Come see how Ainu culture coexists with nature.
Many town and city names in Hokkaido are derived from the Ainu language. In Asahikawa, there is a place called “kamuy kotan,” which translates to “village of the gods.” The Ainu have considered this area sacred for many years. Today, the Ainu are recognized as indigenous peoples of Japan and their oral literature, clothing patterns and other traditional crafts are recognized as Hokkaido Heritage.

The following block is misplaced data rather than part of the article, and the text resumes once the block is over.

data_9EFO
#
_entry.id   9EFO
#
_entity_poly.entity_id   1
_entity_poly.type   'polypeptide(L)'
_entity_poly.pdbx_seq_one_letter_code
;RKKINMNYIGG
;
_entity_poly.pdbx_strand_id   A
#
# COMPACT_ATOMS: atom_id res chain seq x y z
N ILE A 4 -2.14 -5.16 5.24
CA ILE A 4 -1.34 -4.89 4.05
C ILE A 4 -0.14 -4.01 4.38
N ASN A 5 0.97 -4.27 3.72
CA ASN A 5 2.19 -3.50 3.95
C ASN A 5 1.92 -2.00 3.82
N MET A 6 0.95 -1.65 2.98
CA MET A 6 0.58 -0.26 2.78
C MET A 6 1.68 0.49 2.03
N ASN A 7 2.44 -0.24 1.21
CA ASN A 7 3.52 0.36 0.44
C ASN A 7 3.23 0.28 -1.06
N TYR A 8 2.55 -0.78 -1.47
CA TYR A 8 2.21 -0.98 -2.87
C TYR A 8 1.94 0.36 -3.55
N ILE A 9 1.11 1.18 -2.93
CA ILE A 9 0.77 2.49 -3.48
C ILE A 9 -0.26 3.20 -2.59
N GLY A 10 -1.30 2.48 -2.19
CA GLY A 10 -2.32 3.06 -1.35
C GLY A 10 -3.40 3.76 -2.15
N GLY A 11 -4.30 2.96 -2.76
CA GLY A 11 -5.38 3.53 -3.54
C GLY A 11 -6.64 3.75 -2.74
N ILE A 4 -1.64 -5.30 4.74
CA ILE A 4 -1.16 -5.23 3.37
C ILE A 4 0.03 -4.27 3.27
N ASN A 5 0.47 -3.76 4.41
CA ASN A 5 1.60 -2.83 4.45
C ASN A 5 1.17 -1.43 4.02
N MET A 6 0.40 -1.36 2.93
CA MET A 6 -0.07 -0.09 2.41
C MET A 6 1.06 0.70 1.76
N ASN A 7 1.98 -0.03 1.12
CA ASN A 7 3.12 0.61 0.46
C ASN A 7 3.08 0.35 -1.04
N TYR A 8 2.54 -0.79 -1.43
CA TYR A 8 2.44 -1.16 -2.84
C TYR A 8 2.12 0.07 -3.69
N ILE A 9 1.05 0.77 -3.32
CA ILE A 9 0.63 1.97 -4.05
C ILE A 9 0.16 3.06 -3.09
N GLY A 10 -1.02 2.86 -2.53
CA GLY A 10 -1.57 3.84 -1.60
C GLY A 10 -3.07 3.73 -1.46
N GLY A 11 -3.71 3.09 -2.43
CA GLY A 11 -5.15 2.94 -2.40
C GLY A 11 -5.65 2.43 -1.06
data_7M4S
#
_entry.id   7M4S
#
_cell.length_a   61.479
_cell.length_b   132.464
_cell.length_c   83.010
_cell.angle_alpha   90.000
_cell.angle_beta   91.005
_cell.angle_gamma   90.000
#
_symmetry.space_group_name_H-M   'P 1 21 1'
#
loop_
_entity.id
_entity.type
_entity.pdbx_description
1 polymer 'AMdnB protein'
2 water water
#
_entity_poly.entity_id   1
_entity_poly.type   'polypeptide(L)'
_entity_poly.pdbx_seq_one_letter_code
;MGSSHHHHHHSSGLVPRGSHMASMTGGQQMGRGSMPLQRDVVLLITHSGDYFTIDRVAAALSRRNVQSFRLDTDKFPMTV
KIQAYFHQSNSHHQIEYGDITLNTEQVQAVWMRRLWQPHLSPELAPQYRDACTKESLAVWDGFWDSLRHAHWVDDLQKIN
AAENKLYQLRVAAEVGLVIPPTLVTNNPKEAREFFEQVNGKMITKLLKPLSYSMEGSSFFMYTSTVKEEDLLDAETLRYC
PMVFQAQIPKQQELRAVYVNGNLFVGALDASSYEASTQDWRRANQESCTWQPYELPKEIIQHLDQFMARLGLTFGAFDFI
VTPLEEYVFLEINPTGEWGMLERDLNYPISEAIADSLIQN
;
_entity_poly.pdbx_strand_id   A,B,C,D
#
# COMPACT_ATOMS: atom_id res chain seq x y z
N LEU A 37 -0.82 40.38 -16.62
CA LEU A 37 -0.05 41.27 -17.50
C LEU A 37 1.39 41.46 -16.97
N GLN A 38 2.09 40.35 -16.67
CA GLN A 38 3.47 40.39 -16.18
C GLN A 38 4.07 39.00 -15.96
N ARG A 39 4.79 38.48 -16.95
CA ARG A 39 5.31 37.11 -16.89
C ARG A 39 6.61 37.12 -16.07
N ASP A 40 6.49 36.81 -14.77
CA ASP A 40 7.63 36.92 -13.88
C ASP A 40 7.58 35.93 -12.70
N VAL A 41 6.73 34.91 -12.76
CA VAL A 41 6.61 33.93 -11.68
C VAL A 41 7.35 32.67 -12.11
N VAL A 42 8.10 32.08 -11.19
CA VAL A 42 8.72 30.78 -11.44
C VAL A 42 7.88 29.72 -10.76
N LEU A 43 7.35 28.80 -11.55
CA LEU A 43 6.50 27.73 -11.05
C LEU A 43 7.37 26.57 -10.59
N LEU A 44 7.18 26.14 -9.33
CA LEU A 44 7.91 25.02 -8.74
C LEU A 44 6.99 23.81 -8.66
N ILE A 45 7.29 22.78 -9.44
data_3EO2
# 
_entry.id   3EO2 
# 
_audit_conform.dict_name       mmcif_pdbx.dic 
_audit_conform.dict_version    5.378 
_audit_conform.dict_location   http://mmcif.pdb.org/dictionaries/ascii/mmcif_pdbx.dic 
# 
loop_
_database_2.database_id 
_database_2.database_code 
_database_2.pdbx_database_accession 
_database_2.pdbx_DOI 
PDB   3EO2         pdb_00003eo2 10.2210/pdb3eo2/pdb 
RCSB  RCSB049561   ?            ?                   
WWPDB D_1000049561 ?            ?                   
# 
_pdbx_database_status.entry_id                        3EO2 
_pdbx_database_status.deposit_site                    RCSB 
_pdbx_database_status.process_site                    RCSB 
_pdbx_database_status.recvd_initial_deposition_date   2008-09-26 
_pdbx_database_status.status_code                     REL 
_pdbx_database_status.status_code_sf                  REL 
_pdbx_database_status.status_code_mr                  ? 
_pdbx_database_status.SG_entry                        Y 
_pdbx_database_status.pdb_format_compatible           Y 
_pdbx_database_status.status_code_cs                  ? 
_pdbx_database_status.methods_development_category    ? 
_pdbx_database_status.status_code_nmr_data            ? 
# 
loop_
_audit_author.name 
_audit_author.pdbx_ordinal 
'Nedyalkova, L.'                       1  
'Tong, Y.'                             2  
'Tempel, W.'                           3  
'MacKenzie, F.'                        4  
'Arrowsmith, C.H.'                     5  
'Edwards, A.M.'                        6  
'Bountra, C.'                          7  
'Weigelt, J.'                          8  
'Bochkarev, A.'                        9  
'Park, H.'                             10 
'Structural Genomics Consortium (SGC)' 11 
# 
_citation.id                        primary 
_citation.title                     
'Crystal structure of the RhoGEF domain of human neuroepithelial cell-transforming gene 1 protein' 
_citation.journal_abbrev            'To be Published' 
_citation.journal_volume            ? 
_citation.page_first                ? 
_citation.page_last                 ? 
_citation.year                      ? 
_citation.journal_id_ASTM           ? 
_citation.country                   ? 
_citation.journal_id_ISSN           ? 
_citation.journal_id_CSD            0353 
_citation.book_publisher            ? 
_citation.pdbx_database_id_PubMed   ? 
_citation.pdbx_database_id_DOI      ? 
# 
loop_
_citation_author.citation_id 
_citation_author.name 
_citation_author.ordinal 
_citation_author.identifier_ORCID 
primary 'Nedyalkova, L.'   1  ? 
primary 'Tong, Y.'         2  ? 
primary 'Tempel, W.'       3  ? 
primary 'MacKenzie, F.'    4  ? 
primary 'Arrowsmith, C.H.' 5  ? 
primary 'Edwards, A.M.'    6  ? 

At the Kussharo Kotan Ainu Folk Museum on the shores of Lake Kussharo, you can visit a traditional Ainu house, known as “chise.” The Ainu believe that all natural elements are reincarnations of gods, who they refer to as “kamuy.” It is believed that gods live in the mountains, the sea, fire, wind, animals, plants, tools, and clothing.
The Ainu Kotan Theater in Akan provides a deeper look into the Ainu culture. Here you can see ancient Ainu dance performances that are believed to be a blessing to the gods and their ancestors, helping them ward off bad spirits for the year. These dances are listed as an “Important Intangible Folk Cultural Property of the Nation,” as well as a UNESCO World Intangible Cultural Heritage.